Eating habits are formed in the first few years of life and trying to ignore a child’s ‘fussiness‘ can be extremely difficult. Offering a nutritious, balanced diet, along with plenty of water (which is great for concentration) will help form healthy eating habits in later years and here you can find ideas on developing those habits: NHS guidance on Food Mood and Health
- Don’t label foods as ‘good’ or ‘bad’
- Avoid using food as a reward
- Set a good example
- Try to eat meals together when possible.
Coping with Stress
We all know that exercise, relaxation, eating healthy and sleep are vital for lowering stress levels in school children and an important part of a stress management plan. However there are many other factors linked to reducing stress and the Samaritans : Here to listen have produced guides which cover topics from the development of listening skills to expressing feelings and learning about the signs of depression, along with details of where to go for help outside of school and the home.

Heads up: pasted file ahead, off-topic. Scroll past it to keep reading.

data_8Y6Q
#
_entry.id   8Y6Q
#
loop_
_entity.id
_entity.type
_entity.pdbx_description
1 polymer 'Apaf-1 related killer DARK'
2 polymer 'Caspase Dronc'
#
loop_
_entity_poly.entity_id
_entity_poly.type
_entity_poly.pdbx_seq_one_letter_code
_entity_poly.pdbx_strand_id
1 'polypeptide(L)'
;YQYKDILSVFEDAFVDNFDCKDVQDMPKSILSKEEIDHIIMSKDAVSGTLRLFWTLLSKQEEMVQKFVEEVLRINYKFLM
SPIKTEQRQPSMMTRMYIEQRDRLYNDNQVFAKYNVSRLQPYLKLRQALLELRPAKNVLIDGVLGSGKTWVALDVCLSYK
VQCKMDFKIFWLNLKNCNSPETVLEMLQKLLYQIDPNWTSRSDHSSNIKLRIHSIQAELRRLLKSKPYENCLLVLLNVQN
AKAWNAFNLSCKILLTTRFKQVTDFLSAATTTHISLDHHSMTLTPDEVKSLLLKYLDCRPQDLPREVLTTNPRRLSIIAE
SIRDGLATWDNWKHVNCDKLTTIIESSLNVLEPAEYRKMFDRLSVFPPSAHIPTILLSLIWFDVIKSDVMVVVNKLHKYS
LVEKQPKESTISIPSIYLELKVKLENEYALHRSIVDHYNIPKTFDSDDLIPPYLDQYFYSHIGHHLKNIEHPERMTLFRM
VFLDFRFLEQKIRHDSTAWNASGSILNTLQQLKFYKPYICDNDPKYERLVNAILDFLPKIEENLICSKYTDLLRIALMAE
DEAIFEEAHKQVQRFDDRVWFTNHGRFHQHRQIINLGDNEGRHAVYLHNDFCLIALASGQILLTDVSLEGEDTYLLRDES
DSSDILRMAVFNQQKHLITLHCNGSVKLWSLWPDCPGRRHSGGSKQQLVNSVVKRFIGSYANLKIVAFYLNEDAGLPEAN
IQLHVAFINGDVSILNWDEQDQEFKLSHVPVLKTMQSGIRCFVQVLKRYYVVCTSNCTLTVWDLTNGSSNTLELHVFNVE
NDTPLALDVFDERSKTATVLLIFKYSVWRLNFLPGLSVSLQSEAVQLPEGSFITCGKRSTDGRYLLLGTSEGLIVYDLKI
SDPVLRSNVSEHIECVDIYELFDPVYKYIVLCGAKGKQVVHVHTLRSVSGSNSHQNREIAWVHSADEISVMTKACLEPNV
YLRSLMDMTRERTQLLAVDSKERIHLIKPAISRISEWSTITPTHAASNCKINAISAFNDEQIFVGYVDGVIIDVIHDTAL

Here are links to some of the most utilised materials on the Samaritans website: My support network | Ups and downs of the day | Positive thinking | Listening skills | Talking helps | Expressing feelings | Building resilience | Aggression | Let it out | Managing Stress and Making Choices
The Importance of Friendships
Friendships create a sense of belonging and security for children and is known to help reduce stress. Early years psychologists found that childhood friendships contribute to their quality of life, and the ability to adjust to changes within their environment easier.
The benefits of childhood friendships
There are a great many benefits to be gained from forming and maintaining childhood friendships and here are just a few:
- Navigating friendships helps to support children’s emotional and social development
- Friendships help to increase a child’s capacity for empathy and altruism
- Having friends boosts happiness, well-being and self-confidence, and promotes a positive outlook on life
- Having friends lessens stress
- Forming friendships entails practising communication skills
- Positive friendships can help encourage good behaviour
FirstDiscoverers is packed full of ideas and guidance on the benefits of childhood friendships so take a look at How to Support